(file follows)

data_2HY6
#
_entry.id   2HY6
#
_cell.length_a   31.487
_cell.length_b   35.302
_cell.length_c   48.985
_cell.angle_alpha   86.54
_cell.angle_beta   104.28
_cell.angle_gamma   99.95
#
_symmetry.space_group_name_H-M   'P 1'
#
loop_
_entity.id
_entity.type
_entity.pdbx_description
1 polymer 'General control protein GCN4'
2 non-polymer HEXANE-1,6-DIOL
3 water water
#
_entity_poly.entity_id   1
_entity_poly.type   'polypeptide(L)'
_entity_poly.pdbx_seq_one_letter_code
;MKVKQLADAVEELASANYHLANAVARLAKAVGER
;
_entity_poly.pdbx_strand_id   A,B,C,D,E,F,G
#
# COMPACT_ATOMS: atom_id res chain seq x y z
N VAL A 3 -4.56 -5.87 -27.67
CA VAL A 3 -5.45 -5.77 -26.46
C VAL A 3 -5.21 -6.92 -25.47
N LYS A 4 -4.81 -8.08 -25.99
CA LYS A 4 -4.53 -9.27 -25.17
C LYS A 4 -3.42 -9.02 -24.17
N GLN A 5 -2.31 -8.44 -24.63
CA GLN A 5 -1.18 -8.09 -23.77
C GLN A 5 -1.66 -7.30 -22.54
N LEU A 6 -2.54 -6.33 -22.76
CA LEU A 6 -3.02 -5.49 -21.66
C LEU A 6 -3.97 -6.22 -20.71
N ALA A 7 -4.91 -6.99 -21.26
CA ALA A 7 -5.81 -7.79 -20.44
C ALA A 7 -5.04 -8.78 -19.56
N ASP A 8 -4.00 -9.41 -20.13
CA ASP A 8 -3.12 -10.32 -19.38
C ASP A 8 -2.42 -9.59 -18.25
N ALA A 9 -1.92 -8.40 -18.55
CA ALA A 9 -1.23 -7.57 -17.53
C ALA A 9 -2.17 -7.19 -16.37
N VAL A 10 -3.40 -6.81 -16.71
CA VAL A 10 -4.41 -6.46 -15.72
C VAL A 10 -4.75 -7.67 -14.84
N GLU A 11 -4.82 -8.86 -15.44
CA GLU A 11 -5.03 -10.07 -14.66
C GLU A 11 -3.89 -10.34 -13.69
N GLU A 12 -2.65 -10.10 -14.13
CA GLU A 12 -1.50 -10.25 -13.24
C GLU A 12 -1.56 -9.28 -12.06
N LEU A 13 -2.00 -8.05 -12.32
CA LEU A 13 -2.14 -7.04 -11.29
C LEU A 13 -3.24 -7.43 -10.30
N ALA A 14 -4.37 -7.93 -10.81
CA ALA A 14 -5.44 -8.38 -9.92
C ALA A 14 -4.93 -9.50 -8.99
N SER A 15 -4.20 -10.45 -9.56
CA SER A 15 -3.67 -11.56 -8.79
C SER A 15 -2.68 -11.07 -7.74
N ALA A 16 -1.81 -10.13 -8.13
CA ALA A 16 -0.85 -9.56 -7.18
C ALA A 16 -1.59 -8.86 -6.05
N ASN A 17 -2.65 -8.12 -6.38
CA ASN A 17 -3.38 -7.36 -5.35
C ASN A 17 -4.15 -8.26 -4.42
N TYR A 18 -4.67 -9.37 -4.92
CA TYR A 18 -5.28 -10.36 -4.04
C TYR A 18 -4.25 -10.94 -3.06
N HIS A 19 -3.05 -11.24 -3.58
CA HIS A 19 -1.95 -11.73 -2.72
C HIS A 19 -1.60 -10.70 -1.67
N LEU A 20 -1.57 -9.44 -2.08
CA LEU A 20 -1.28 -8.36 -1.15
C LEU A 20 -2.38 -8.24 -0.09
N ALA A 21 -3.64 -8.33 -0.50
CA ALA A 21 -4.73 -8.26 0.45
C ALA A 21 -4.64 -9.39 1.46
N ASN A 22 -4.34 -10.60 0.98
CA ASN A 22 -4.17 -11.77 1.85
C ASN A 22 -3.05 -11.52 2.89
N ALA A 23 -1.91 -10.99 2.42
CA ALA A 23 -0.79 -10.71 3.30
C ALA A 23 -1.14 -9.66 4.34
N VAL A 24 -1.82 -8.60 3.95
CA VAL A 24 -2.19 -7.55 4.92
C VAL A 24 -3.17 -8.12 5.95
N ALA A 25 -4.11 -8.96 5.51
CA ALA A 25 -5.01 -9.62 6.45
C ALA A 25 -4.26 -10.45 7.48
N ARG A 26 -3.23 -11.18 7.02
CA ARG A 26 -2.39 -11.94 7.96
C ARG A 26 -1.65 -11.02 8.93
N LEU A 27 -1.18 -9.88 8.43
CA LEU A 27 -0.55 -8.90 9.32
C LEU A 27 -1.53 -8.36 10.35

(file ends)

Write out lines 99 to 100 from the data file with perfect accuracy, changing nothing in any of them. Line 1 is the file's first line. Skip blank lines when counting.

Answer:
N ARG A 26 -3.23 -11.18 7.02
CA ARG A 26 -2.39 -11.94 7.96